Skip directly to searchSkip directly to the site navigationSkip directly to the page's main content


Asthma is a condition that makes it difficult to breathe. It usually begins with exposure to a "trigger," which is exposure to something (usually an external allergen) that causes the airways to react. During an asthma attack, the lung airways tighten and fill with fluid. The resulting effects are chest tightness, wheezing, breathlessness, and coughing. Asthma attacks can vary in severity and triggers vary person to person. There is no cure for asthma, but you can manage it through proper medication and avoiding things that trigger your asthma.
The CDC National Asthma Control Program reports that 1 in 11 children and 1 in 12 adults have asthma. In the year 2009, there were 8.9 million doctor visits, 1.9 million emergency department visits, 479,300 hospitalizations, and 3,388 deaths due to asthma. Since there is no cure for asthma, it is a health burden that stays with people for their whole lives. This translates into lifelong costs for medication and treatment. However, there are also many direct and indirect economic costs associated with asthma. The CDC reports that in 2008, there were 10.5 million days of school and 14.2 million days of work that were missed due to asthma. Overall, asthma costs $56 billion per year in the United States. In Utah, it is estimated that asthma-related emergency department visits and hospitalizations cost $27.6 million during 2013. For a complete report on the costs of asthma in Utah, please see the Financial Burden of Asthma in Utah report.
Asthma triggers can come from a variety of sources, such as outdoor allergens, chemicals used in certain occupations, vigorous exercise, or even some medical conditions. Some common triggers include
  • Dust mites,
  • Pollen,
  • Second hand smoke,
  • Mold,
  • Air pollution and smoke,
  • Strenuous exercise,
  • Pets, and
  • Cockroaches.
It is important to remember that asthma triggers vary from person to person.
There are many factors that influence the risk of developing asthma. The CDC reports that risk is increased in the following areas:
  • Gender: For children, boys are more likely to have asthma. However, for adults, women are more likely to have asthma.
  • Age: Young adults ages 18-24 are more likely to have asthma when compared with older adults.
  • Race and ethnicity: For children, black children are twice as likely to have asthma than white children. For adults, multiracial and black adults have a higher risk than white adults.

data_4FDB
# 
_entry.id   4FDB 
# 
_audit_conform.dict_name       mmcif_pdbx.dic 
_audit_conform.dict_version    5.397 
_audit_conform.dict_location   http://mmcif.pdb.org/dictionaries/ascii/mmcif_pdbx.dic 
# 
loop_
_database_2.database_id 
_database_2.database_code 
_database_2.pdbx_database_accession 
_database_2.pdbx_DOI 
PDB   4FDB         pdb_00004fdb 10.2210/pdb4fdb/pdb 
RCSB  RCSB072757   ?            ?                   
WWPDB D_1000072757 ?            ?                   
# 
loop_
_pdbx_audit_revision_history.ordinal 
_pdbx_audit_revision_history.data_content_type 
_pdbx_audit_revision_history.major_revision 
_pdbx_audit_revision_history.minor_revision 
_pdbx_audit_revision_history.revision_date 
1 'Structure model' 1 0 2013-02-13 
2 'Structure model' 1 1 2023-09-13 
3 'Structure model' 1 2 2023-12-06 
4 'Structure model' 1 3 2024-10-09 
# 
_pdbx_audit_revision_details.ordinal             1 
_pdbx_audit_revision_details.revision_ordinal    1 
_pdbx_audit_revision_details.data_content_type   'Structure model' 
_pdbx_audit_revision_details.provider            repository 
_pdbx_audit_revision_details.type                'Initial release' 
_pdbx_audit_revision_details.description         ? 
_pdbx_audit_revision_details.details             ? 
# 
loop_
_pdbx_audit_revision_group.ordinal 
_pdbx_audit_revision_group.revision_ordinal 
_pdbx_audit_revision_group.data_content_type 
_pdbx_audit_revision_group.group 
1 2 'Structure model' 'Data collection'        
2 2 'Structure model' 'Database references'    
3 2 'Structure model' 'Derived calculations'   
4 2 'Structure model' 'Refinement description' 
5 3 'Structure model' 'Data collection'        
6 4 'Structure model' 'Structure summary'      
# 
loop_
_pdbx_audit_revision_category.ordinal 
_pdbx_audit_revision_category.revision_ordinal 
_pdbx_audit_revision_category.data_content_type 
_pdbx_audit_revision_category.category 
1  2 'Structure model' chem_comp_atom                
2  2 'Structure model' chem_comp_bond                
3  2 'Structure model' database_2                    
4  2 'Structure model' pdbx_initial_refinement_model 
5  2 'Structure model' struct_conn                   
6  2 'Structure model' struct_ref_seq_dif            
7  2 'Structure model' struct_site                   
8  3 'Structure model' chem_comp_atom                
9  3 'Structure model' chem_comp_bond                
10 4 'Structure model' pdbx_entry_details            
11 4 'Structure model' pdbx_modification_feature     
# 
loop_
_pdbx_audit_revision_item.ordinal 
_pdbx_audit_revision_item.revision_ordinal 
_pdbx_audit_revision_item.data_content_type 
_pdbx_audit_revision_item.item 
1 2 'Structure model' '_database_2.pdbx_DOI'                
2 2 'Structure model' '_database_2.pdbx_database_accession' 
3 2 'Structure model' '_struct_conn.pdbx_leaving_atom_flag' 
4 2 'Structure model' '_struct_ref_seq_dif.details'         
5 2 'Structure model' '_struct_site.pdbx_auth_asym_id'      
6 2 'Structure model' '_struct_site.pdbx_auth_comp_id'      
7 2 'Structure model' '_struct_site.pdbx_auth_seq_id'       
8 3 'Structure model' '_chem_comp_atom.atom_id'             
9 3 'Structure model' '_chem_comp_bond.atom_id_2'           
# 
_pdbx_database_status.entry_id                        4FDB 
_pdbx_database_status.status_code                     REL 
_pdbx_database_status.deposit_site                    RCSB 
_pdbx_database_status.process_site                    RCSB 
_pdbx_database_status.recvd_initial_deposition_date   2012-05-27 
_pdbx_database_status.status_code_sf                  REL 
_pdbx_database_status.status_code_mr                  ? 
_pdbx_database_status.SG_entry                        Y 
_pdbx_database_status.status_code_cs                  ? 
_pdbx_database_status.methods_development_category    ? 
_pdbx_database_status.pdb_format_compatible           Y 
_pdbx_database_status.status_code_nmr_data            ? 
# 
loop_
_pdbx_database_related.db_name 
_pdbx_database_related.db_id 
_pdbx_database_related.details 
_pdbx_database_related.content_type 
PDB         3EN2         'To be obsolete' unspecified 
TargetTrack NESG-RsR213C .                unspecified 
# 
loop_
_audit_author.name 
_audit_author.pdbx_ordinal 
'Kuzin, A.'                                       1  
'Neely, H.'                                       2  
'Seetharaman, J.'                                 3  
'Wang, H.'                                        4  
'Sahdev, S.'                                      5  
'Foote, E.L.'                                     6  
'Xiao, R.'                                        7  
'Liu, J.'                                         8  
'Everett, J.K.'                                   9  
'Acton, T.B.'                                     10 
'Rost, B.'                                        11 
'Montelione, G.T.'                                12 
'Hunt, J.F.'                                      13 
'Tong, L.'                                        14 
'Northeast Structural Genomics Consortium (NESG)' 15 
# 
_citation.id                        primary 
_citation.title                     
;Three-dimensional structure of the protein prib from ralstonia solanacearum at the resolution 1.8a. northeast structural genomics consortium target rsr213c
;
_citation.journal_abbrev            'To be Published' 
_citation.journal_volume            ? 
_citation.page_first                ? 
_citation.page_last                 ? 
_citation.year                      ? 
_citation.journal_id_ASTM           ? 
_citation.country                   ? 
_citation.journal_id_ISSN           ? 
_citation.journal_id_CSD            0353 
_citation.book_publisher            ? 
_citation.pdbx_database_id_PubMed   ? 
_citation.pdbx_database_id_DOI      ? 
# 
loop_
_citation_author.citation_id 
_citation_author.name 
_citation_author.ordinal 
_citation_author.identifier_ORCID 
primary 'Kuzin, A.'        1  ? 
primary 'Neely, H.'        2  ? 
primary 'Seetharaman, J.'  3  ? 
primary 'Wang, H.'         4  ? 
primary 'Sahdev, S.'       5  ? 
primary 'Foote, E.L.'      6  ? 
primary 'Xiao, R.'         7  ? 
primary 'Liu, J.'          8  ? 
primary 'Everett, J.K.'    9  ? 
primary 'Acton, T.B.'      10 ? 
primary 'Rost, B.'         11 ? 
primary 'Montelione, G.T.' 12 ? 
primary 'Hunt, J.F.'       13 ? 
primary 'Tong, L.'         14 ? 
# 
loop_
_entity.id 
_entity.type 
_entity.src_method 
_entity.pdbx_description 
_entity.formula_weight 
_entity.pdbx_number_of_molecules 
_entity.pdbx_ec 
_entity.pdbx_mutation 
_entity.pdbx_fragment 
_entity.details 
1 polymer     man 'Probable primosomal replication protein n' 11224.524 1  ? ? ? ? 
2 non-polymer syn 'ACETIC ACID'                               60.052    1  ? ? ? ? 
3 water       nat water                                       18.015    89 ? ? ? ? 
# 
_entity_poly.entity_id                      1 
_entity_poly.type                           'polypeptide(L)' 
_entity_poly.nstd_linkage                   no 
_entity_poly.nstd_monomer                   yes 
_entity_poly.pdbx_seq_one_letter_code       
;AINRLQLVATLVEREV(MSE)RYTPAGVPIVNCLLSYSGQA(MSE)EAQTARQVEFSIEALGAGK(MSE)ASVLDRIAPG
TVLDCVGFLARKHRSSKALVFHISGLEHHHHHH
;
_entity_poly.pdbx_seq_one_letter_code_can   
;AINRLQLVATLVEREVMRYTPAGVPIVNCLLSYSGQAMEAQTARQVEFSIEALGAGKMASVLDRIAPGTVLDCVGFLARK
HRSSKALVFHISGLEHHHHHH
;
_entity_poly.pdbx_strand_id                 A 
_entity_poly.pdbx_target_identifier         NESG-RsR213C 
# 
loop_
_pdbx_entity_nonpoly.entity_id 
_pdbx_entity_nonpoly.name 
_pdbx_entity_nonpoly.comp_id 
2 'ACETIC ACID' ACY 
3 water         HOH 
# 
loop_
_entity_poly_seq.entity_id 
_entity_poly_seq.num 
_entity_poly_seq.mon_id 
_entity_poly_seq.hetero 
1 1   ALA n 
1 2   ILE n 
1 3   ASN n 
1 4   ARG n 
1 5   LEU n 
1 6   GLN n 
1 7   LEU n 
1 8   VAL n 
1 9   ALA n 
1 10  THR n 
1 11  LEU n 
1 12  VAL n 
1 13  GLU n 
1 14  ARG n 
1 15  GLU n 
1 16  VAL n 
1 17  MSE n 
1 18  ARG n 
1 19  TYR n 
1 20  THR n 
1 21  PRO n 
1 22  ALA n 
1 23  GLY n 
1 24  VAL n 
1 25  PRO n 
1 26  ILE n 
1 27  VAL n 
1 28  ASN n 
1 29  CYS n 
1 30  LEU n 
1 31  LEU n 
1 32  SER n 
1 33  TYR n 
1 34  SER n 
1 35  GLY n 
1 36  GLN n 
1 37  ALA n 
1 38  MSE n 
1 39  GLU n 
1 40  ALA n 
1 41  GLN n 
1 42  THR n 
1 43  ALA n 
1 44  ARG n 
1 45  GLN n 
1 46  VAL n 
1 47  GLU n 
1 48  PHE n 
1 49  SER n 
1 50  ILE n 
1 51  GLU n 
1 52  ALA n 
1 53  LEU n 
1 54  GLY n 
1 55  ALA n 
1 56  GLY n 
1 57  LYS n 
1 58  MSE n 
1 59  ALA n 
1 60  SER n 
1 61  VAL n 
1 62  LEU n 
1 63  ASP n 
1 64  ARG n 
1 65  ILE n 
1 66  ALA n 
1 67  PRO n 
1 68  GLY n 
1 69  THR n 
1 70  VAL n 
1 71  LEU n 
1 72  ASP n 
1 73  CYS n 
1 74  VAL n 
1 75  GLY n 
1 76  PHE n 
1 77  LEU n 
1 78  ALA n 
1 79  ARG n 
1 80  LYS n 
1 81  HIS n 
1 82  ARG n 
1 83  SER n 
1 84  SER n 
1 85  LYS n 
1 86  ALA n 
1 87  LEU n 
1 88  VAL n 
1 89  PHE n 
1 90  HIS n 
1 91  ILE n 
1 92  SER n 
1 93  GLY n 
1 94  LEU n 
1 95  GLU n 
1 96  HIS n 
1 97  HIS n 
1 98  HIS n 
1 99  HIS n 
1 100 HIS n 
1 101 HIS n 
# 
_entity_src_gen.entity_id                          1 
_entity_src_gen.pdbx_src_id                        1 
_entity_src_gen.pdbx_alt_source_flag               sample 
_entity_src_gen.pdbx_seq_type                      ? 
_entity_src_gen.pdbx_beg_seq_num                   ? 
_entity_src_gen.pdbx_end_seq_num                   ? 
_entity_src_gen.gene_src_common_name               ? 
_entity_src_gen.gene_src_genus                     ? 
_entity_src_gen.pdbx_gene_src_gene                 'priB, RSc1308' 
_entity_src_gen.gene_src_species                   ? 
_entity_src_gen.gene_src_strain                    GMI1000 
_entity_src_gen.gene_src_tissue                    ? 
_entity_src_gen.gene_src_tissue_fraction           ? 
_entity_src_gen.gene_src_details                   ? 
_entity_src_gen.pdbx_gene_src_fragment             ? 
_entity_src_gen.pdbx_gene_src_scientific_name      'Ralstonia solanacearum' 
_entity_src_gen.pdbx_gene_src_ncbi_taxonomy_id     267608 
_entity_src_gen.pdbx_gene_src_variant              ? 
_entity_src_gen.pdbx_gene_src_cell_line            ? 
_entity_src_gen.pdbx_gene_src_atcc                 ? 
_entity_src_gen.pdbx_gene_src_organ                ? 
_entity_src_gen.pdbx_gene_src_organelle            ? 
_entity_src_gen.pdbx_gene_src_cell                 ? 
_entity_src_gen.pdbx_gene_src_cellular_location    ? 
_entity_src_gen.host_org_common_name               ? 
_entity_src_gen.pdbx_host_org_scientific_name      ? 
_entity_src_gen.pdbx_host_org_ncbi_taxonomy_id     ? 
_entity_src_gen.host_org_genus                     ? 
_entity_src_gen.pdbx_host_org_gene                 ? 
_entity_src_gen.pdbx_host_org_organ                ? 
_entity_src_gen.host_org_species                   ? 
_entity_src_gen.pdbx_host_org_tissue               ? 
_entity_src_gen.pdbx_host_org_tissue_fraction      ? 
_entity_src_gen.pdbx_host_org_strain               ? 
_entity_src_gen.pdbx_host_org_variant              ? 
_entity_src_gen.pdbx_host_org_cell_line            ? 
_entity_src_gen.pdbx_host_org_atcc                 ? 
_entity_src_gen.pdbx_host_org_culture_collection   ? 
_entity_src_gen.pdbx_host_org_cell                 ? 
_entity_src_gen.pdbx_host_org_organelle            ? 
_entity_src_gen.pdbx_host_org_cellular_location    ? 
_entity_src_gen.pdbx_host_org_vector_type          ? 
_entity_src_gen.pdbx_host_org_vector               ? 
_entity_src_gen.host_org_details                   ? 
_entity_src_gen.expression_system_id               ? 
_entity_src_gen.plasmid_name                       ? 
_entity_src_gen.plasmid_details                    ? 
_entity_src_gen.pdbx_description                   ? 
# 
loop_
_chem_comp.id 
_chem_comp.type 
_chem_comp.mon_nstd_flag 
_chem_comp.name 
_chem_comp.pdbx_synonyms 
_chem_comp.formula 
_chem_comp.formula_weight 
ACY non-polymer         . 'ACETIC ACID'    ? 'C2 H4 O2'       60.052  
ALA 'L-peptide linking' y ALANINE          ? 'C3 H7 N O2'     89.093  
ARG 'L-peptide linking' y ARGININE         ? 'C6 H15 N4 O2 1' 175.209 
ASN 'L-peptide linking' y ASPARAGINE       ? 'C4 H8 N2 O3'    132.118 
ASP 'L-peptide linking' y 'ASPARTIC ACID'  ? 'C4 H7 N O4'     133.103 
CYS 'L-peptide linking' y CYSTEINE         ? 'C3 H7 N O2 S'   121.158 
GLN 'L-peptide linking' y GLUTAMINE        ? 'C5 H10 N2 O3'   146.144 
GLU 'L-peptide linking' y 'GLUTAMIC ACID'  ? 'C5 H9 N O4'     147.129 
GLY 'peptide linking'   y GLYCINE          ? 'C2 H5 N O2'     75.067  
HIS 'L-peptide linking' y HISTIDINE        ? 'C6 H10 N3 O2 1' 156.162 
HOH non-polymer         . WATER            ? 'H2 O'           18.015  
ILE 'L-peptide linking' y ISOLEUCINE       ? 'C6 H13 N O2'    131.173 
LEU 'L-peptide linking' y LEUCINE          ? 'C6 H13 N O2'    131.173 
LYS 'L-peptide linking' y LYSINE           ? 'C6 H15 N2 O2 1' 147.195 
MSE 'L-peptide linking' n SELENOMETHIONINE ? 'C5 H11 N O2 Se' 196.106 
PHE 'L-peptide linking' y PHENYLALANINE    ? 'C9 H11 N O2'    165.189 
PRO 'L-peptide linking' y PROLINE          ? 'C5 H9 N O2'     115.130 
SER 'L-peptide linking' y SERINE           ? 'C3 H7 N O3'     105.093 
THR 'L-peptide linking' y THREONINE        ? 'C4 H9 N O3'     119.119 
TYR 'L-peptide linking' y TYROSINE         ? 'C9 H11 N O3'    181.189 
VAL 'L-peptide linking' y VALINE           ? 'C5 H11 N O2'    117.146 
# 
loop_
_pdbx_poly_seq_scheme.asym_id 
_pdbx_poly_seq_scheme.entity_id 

• Education: Adults who did not graduate high school have a higher risk than adults who did graduate high school or college.
  • Income: People with incomes below $75,000 per year are more likely to have asthma than those who have greater incomes.
  • Behavior: Smoking increases the risk of asthma as does obesity.
Even though asthma has no cure, you can reduce the risk of severe complications, hospitalizations, and death due to asthma by properly taking prescribed medication and knowing your triggers. When you know your triggers, you can take preventive action to avoid them, thus, preventing asthma attacks.

Once you are diagnosed with asthma, your healthcare provider will advise you on how to properly manage it. Asthma can usually be managed in an outpatient setting, reducing the need for emergency department visits. The majority of problems associated with asthma, including emergency department visits, are preventable if asthma is managed according to established guidelines. Effective management includes control of exposures to factors that trigger exacerbations, adequate pharmacological management, continual monitoring of the disease, and patient education in asthma care.

People who work in school-based health centers are also able to help children manage their asthma. This includes helping reduce exposures to environmental asthma triggers, education, case management, improving indoor air quality, improving students' home environments, and improving outdoor air quality around the school and community. Click here to read more about "Asthma Environmental Intervention Guide for School-Based Health Centers."

Indicator Reports (includes contextual information)

Emergency Department Visits by Age Group and by Sex
Emergency Department Visits by Location
Financial Cost of Asthma Emergency Department Visits

Automatic Data Queries

The UEPHTN receives data regarding asthma hospitalizations and emergency department visits from the Office of Health Care Statistics in the Utah Department of Health. Asthma prevalence data comes from the Utah Behavioral Risk Factor Surveillance System (BRFSS) survey. The BRFSS survey is conducted by the Survey Center in the Office of Public Health Assessment.

Note: The asthma data on this website only reflects severe cases. The Utah EPHT Network uses hospital data to generate data for the asthma data measures. Hospital data only includes more severe cases since the severe cases go to the hospital. The data does not account for less severe or mild asthma cases.

View complete metadata.

The information provided above is from the Utah Department of Health's Center for Health Data IBIS-PH web site ( The information published on this website may be reproduced without permission. Please use the following citation: " Retrieved Wed, 22 November 2017 18:42:17 from Utah Department of Health, Center for Health Data, Indicator-Based Information System for Public Health Web site: ".

Content updated: Tue, 13 Dec 2016 15:01:58 MST